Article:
Delhi’s deputy chief minister Manish Sisodia on Thursday wrote to 2000 educational institutions to join the government’s ‘So No To Crackers‘ campaign this Diwali-the Hindu’s festival of lights.
Sisodia, who’s also the education minister in Delhi government, said that the schools and colleges in Delhi should join this campaign to help government’s initiative in reducing air and noise pollution during the festival.
He said, “Chidren being in impressionable age and the budding citizens imbibe values and virtues easily from their educational institutions and they can in turn be instrumental in spreading the message of ‘no use of fire crackers.'”
He urged the institutions in Delhi to organise street plays, seminars and road shows to create awareness about the government initiative.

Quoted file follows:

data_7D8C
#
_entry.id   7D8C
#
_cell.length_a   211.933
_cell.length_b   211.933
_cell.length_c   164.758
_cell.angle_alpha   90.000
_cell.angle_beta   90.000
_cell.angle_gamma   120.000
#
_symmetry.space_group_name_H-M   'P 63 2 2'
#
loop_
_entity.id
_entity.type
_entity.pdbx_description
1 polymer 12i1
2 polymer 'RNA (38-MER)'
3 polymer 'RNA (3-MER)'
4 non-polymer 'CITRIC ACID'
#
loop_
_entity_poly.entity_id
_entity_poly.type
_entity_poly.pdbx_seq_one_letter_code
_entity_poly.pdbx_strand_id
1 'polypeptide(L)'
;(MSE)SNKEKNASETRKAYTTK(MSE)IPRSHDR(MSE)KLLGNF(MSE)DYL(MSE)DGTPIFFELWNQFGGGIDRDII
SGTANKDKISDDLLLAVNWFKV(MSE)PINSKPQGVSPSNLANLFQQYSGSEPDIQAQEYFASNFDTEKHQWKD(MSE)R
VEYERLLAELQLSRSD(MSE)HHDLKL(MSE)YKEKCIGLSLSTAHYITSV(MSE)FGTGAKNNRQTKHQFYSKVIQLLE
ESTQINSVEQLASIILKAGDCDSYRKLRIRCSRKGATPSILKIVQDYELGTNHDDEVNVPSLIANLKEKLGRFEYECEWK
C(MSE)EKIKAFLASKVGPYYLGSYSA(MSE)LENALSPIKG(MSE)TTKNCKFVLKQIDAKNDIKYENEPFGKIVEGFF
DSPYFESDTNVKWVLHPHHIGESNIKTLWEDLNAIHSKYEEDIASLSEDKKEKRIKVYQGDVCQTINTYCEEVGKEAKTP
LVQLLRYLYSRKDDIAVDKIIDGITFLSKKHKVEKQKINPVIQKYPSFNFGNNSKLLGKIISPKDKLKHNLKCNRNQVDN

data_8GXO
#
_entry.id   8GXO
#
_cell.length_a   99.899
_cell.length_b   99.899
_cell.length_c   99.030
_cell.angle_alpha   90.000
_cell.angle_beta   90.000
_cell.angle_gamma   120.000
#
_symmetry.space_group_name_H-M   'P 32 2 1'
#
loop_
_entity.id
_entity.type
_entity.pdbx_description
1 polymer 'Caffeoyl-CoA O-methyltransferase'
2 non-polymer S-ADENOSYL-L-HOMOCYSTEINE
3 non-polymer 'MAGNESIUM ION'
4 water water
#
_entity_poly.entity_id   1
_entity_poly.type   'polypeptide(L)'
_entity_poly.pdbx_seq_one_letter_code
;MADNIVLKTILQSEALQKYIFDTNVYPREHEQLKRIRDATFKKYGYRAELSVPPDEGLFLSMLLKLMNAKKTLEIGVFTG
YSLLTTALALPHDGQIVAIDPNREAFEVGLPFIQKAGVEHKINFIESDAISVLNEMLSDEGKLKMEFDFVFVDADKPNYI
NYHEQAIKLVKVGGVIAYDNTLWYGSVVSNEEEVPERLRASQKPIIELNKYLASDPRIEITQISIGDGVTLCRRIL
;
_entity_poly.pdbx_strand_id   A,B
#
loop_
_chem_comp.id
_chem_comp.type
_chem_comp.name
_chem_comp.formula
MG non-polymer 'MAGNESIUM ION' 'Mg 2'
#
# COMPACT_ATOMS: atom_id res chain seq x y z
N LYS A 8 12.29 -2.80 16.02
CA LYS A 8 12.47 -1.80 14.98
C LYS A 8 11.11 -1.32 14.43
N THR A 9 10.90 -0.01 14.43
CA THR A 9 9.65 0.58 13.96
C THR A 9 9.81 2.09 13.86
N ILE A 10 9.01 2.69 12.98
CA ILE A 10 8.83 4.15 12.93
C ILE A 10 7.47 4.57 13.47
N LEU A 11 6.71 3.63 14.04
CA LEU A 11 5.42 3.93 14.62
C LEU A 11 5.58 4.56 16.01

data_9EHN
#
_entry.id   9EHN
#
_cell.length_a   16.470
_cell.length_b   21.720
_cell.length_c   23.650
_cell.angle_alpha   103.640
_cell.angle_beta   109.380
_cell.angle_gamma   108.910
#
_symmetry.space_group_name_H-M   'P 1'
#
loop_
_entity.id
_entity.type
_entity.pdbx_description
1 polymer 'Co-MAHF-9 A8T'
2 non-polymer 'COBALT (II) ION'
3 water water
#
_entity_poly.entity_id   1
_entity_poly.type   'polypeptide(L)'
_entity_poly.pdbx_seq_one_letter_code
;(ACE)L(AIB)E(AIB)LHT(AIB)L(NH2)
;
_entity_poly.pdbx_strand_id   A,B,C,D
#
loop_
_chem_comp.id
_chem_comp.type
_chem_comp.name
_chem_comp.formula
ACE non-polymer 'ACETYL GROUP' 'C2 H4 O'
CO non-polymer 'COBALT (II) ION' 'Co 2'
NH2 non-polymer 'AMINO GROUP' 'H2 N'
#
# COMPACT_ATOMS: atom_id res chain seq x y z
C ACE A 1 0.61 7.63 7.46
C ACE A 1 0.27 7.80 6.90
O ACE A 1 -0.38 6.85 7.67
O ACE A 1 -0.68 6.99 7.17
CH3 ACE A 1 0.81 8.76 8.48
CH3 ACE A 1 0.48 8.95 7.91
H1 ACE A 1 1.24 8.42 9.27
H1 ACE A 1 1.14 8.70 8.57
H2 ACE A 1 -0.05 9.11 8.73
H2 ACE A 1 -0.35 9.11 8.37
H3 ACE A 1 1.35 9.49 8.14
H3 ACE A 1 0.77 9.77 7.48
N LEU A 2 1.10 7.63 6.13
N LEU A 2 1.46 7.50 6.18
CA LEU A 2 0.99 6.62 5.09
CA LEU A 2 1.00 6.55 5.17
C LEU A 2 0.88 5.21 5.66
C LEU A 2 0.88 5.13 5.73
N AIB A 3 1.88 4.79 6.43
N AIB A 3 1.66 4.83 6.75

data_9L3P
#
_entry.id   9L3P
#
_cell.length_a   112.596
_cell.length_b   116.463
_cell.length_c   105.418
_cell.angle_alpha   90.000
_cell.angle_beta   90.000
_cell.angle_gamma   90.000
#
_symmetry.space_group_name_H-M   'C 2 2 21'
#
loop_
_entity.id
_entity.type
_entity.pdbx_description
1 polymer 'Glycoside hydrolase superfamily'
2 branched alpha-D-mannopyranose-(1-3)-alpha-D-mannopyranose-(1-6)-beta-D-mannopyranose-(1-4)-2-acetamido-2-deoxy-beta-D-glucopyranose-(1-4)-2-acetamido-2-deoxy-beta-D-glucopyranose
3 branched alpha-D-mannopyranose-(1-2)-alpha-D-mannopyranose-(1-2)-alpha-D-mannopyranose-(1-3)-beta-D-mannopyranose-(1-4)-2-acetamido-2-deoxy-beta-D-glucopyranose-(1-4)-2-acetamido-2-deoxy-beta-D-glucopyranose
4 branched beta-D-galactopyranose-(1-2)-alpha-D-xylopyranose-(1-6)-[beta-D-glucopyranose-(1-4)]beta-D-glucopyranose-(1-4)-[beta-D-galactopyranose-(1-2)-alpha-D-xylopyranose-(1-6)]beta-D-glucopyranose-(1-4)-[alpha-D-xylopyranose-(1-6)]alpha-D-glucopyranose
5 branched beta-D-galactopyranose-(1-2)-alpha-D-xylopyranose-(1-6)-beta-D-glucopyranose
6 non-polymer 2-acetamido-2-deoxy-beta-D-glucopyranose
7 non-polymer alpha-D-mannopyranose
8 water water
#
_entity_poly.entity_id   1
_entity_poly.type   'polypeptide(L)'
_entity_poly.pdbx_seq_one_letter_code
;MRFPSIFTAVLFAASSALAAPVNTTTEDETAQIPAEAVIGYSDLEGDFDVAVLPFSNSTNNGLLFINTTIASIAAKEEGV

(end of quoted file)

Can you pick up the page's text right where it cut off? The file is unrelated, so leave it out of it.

A study last year had highlighted a disturbing trend in the rise of asthma and other lung disease during Diwali.
An analysis of levels of various pollutants on Diwali day since 2010 revealed that the levels of some pollutants, including sulphur dioxide (SO2) and nitrogen dioxide (NO2), rose alarmingly during the festival of lights.
The levels of particulate matter (PM) 2.5 (particles smaller than 2.5 micrometres), which have serious health implications as these tend to get lodged in the lung and can even enter the bloodstream, have been seven to eight times higher than the standard level for several years.